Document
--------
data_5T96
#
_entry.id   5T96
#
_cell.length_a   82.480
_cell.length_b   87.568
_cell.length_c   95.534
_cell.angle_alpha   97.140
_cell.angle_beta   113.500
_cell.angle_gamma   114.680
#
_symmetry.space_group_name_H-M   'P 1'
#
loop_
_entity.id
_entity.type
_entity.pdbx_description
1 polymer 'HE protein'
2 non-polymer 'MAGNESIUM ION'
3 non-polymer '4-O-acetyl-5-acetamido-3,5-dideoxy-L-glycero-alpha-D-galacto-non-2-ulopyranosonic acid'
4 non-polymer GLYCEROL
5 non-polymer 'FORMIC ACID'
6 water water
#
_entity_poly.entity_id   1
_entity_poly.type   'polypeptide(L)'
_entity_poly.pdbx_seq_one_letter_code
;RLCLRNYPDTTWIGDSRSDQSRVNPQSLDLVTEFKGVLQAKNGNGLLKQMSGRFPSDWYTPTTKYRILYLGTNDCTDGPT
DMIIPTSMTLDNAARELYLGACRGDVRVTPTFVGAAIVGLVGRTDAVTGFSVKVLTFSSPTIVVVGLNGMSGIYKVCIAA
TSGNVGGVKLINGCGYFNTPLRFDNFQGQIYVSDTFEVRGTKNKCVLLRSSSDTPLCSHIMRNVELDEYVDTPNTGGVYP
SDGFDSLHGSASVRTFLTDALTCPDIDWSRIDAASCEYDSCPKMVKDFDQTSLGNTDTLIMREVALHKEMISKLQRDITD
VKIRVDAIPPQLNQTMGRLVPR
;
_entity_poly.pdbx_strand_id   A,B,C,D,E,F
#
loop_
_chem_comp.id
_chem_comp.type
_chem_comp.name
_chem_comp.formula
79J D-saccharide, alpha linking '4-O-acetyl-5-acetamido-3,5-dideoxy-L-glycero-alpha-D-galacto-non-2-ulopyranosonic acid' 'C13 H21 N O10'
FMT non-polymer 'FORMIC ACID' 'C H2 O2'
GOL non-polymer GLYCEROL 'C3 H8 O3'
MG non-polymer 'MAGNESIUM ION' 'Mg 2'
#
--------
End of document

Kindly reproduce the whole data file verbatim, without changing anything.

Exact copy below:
data_5T96
#
_entry.id   5T96
#
_cell.length_a   82.480
_cell.length_b   87.568
_cell.length_c   95.534
_cell.angle_alpha   97.140
_cell.angle_beta   113.500
_cell.angle_gamma   114.680
#
_symmetry.space_group_name_H-M   'P 1'
#
loop_
_entity.id
_entity.type
_entity.pdbx_description
1 polymer 'HE protein'
2 non-polymer 'MAGNESIUM ION'
3 non-polymer '4-O-acetyl-5-acetamido-3,5-dideoxy-L-glycero-alpha-D-galacto-non-2-ulopyranosonic acid'
4 non-polymer GLYCEROL
5 non-polymer 'FORMIC ACID'
6 water water
#
_entity_poly.entity_id   1
_entity_poly.type   'polypeptide(L)'
_entity_poly.pdbx_seq_one_letter_code
;RLCLRNYPDTTWIGDSRSDQSRVNPQSLDLVTEFKGVLQAKNGNGLLKQMSGRFPSDWYTPTTKYRILYLGTNDCTDGPT
DMIIPTSMTLDNAARELYLGACRGDVRVTPTFVGAAIVGLVGRTDAVTGFSVKVLTFSSPTIVVVGLNGMSGIYKVCIAA
TSGNVGGVKLINGCGYFNTPLRFDNFQGQIYVSDTFEVRGTKNKCVLLRSSSDTPLCSHIMRNVELDEYVDTPNTGGVYP
SDGFDSLHGSASVRTFLTDALTCPDIDWSRIDAASCEYDSCPKMVKDFDQTSLGNTDTLIMREVALHKEMISKLQRDITD
VKIRVDAIPPQLNQTMGRLVPR
;
_entity_poly.pdbx_strand_id   A,B,C,D,E,F
#
loop_
_chem_comp.id
_chem_comp.type
_chem_comp.name
_chem_comp.formula
79J D-saccharide, alpha linking '4-O-acetyl-5-acetamido-3,5-dideoxy-L-glycero-alpha-D-galacto-non-2-ulopyranosonic acid' 'C13 H21 N O10'
FMT non-polymer 'FORMIC ACID' 'C H2 O2'
GOL non-polymer GLYCEROL 'C3 H8 O3'
MG non-polymer 'MAGNESIUM ION' 'Mg 2'
#